Because its characters aren’t all completely morally bankrupt or assholes as is common of most dark comedies, you don’t see that subgenre thrown around a lot when it comes to Unbreakable Kimmy Schmidt, which is more often described as charming and delightful than dark. But underneath all the bright colors of Kimmy’s wardrobe and her inspirational pep talks, we can never fully forget about the very bleak and fucked up recent history of the character. Playing a plot about an abusive cult leader who holds women hostage for over a decade for comedy isn’t as simple a task as, say, playing a dysfunctional family or an unproductive workplace for comedy is. Mining comedy from trauma without offending or making light of the situation is a challenge.
The show has certainly stumbled on that front, the most noticeable time being Kimmy’s off-hand remark about “weird sex stuff” happening in the bunker in the pilot. That’s some seriously traumatic shit that shouldn’t just be packaged up into a quick joke. “Kimmy Rides A Bike” walks the line best. It’s one of the darkest episodes of the season, bringing us face to face with none other than Reverend Richard Wayne Gary Wayne (Jon Hamm) and also placing Kimmy in a vulnerable position. But it’s also one of the funniest, using jokes to hit all its major themes.
It turns out I spoke a little too soon when I declared Dean Norris the best Kimmy Schmidt guest star yesterday. Here we are just one episode later, and Jon Hamm shows up with one of my favorite comedic performances of his career. He’s perfectly charming and manipulative as the smooth-talking reverend, who decides to represent himself in court. Hamm delivers some of the reverend’s crazier lines with a nonchalant cadence that makes it all the creepier. Is there anything Jon Hamm can’t do?
I figured it was only a matter of time before Tina Fey also showed up on her own show, and I’m delighted by how small and weird her role is here. She and Jerry Minor play Marcia Clark and Chris Darden, who are now representing the mole women. Living up to their reputations, they’re so laughably inept in court that they more often end up siding with the reverend. Their awkwardly choreographed opening argument is hilarious, as is their outburst at Cyndee when she actually asks a real question during the proceedings. Fey and Minor play off each other excellently, making the contributing just as much as Hamm to the comedic success of the courtroom scenes.
But the most effective part of “Kimmy Rides A Bike” is outside of the courtroom, in New York, where Jacqueline convinces Kimmy to join Spirit Cycle, an intense spin class program led by Tristafé (Nick Kroll). Hoping it will help her forget about Dong’s immigration problems and the bunker—which is back on her mind after having told Jacqueline the truth—Kimmy pours all her energy into Spirit Cycle. But she doesn’t realize Tristafé’s controlling and manipulative behaviors until Titus points it out.
The fact that it’s Titus who helps Kimmy realize Tristafé isn’t all that different from Reverend Richard Wayne Gary Wayne shows growth for the character and his relationship with Kimmy. I’ve written before about how Titus can often feel too detached from the emotional beats of the show. On the one hand, it’s important that Titus has his own storylines that belong entirely to him instead of just being an accessory for Kimmy’s life. But there’s a difference between autonomy and disconnection. “Kimmy Rides A Bike” finally finds a balance. Here, he’s seen having his own life. Sure, he’s wrapped up in the thrills of Kimmy’s case, but it’s more because of his own morbid curiosity than because of Kimmy herself. But he’s also more attached to the narrative heart of the episode than usual. Titus might get hooked by the case initially for selfish reasons, but when he falls for the reverend’s tricks, he empathizes with Kimmy. He’s confronted directly by the horrors she faced, and it pushes him to push her.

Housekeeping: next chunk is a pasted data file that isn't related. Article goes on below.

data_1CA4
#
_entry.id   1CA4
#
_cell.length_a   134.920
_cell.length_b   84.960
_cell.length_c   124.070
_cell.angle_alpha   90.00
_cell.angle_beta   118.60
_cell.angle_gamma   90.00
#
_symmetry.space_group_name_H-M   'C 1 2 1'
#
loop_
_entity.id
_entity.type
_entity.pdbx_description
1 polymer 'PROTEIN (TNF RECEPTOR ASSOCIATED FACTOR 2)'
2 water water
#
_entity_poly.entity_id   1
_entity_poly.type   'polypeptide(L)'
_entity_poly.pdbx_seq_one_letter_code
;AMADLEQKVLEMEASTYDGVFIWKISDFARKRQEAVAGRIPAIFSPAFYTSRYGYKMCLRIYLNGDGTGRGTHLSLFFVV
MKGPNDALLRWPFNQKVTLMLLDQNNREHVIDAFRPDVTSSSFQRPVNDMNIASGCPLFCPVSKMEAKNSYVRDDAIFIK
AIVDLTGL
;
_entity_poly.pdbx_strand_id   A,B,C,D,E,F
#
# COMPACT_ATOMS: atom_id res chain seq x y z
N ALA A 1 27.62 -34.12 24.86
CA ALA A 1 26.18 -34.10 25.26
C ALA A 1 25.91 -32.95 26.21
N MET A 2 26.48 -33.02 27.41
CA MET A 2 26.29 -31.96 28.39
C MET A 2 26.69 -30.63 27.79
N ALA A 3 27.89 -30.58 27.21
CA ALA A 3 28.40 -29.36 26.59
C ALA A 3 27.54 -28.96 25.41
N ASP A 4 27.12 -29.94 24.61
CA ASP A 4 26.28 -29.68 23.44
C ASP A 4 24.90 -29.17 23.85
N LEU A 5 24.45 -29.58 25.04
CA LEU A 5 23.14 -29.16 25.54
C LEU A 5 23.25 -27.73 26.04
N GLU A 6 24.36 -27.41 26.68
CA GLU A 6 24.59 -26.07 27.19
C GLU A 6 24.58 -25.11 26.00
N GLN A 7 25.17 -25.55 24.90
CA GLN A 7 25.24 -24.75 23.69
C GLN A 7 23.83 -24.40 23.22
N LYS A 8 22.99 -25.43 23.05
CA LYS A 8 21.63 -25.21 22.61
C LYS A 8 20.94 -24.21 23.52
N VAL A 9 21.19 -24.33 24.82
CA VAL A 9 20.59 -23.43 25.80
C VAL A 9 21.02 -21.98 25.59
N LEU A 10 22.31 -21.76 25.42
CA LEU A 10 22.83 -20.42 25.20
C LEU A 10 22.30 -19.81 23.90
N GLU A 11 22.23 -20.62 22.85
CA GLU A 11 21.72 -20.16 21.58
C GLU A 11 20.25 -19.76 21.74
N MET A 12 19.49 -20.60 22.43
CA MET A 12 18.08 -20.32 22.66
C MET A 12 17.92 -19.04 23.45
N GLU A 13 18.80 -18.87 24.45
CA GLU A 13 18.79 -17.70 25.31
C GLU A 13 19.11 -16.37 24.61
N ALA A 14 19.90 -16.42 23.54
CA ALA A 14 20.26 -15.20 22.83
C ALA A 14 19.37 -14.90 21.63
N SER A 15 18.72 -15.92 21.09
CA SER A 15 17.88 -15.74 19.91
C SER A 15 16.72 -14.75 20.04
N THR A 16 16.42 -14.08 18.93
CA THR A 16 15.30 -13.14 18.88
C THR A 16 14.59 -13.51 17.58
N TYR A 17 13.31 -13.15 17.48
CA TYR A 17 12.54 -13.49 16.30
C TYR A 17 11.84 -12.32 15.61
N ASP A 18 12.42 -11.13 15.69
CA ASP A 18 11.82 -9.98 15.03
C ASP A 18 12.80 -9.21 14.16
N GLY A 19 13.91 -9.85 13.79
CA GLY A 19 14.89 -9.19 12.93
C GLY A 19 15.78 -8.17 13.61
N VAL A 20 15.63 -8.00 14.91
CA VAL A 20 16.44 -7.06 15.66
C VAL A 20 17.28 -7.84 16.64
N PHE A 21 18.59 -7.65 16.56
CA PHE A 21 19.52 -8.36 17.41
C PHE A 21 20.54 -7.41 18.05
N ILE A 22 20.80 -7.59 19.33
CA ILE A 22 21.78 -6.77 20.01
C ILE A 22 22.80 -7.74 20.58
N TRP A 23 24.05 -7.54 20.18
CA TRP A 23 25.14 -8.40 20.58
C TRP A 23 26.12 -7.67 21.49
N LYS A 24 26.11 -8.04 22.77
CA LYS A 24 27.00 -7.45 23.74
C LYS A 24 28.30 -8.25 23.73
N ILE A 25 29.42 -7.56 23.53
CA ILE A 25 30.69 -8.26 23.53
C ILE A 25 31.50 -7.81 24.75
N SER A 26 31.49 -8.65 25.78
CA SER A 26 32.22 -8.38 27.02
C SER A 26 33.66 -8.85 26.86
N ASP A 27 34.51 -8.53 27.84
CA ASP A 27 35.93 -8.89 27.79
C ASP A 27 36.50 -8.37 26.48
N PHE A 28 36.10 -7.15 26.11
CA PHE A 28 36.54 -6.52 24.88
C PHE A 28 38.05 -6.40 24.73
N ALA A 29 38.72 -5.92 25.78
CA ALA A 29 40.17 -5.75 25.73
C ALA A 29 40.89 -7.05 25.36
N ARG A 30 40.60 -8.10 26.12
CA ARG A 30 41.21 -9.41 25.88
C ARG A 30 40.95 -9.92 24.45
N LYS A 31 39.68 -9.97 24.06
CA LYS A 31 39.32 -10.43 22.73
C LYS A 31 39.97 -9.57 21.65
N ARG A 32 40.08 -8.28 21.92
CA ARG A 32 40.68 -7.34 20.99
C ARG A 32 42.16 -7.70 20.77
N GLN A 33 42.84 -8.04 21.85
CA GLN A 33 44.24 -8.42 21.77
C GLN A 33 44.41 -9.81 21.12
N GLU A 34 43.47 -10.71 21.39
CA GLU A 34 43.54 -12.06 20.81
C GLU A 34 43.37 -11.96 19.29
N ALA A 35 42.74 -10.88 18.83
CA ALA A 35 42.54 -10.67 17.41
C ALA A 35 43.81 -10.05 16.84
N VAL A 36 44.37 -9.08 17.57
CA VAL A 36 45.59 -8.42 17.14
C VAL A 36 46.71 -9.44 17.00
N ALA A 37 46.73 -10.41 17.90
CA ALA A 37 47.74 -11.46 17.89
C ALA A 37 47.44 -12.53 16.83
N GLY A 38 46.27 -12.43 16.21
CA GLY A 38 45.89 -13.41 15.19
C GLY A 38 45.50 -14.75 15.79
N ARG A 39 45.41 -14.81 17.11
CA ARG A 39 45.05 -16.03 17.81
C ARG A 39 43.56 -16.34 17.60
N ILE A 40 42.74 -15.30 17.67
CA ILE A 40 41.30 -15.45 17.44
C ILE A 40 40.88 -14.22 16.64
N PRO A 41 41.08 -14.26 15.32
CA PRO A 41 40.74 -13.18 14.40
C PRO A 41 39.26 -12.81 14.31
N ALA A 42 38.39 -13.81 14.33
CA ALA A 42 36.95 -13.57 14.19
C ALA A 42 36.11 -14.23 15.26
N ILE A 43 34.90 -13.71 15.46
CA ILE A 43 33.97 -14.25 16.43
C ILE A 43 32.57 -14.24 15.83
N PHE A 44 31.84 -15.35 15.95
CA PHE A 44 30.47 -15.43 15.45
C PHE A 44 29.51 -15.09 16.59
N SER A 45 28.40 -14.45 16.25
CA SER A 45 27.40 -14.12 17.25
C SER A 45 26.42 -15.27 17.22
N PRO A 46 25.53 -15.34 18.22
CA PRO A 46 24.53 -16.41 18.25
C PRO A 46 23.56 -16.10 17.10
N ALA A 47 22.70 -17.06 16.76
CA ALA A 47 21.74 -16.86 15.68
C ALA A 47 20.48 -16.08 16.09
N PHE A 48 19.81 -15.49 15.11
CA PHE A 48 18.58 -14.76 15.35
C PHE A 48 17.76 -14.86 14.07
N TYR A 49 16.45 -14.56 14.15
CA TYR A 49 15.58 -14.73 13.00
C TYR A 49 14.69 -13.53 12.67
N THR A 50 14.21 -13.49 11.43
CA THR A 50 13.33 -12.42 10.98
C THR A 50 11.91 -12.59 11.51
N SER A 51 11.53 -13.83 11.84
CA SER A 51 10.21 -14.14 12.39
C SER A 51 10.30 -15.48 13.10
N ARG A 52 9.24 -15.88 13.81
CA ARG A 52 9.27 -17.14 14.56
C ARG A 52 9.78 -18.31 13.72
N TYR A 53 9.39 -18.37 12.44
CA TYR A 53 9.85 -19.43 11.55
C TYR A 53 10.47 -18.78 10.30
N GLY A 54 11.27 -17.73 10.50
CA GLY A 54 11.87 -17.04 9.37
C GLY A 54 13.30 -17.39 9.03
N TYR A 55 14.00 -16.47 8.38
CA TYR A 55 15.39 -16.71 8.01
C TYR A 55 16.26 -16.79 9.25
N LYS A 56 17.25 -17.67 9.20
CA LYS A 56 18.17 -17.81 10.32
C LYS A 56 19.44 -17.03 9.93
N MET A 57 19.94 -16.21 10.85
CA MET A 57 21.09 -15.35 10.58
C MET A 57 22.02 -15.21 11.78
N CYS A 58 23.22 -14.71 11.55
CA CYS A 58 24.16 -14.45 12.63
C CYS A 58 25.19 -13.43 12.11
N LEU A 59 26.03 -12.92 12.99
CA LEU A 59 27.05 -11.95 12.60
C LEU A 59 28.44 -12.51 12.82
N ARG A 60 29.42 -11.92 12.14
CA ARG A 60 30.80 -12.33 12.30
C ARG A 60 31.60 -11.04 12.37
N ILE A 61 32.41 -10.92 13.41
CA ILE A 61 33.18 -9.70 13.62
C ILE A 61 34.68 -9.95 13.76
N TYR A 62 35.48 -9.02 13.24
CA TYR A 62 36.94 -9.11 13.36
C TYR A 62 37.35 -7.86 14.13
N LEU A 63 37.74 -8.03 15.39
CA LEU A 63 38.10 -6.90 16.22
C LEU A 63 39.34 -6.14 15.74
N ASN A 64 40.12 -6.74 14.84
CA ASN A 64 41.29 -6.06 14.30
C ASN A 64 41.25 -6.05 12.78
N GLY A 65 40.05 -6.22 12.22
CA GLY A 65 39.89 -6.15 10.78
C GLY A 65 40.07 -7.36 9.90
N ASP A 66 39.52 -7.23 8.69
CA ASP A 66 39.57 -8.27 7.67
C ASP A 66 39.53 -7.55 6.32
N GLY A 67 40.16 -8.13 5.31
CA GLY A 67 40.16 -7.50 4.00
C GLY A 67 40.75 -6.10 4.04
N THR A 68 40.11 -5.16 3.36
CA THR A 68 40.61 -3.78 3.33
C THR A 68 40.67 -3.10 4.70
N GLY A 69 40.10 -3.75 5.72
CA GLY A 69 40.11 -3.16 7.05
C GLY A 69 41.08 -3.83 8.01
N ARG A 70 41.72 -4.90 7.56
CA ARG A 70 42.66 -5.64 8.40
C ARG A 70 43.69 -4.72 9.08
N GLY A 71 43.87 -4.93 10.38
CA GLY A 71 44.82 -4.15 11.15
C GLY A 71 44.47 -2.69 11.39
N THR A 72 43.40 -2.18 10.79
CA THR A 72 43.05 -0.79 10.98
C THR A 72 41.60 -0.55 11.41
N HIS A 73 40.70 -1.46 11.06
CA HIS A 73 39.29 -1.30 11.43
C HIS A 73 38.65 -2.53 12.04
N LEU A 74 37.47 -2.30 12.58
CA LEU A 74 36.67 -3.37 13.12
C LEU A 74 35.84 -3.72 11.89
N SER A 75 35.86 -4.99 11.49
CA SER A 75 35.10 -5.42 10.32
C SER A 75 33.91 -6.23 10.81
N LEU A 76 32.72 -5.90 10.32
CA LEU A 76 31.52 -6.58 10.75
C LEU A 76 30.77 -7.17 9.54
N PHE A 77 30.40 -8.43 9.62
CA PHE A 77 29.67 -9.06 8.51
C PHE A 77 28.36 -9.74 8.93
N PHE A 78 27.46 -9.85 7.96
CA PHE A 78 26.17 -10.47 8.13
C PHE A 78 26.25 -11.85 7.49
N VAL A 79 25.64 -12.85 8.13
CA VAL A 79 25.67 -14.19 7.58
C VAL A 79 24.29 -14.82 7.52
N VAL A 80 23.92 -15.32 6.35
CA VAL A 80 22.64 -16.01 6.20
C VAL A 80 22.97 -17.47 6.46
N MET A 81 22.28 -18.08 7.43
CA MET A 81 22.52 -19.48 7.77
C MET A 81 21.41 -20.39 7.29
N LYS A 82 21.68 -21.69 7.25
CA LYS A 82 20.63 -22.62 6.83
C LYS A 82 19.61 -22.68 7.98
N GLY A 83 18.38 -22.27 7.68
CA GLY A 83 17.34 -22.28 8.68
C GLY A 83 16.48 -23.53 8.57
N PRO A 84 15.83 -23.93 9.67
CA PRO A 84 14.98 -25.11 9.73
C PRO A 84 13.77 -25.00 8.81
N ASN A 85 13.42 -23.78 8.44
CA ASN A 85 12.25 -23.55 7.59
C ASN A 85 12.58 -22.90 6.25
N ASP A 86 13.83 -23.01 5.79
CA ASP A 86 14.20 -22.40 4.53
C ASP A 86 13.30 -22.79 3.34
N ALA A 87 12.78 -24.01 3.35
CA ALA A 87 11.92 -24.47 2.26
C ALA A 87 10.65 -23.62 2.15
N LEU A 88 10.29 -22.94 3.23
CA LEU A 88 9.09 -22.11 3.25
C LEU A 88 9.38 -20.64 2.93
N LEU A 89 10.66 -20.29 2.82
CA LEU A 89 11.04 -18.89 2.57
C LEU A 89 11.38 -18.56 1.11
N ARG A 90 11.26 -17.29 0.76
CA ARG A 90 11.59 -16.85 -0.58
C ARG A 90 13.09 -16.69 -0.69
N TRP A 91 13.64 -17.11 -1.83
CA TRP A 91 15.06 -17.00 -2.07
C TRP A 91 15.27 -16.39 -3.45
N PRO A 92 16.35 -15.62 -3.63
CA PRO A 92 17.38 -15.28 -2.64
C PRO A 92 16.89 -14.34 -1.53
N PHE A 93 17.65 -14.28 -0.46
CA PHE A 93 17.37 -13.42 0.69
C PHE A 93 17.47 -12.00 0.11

This time, Kimmy really does need that outside push to help her see things for how they really are and to convince her to go to Durnsville. Her speech to the ladies—and gay guy!— of Spirit Cycle hits with more force than some of her past inspirational speeches because of how unforced and unromanticized her realization feels. Despite some of its over-the-top details, the Spirit Cycle plot is written with restraint and nuance. Tristafé never seems quite as noxious as the reverend, but all the points Kimmy hits ring true. The patriarchal desire to control women and their choices manifests in many ways, sometimes in something as commonplace as a fitness group.
- “I prefer my students in ponytails so I can imagine them as ponies.” Kroll delivers this so well. I’m still shuddering.
- “What white nonsense is this?” should be Titus’s official catchphrase.
- The reverend’s obsession with “School Ties” is a particularly great recurring bit.
- Tituss Burgess plays Titus’s inability to be comforting and supportive toward Kimmy so well. “I’m your friend, so I’m going to come to Durnsville with you…so I can see the trial without ads!”
- Kimmy’s reaction to someone in the spin class saying she prefers the original Roman Brady is priceless.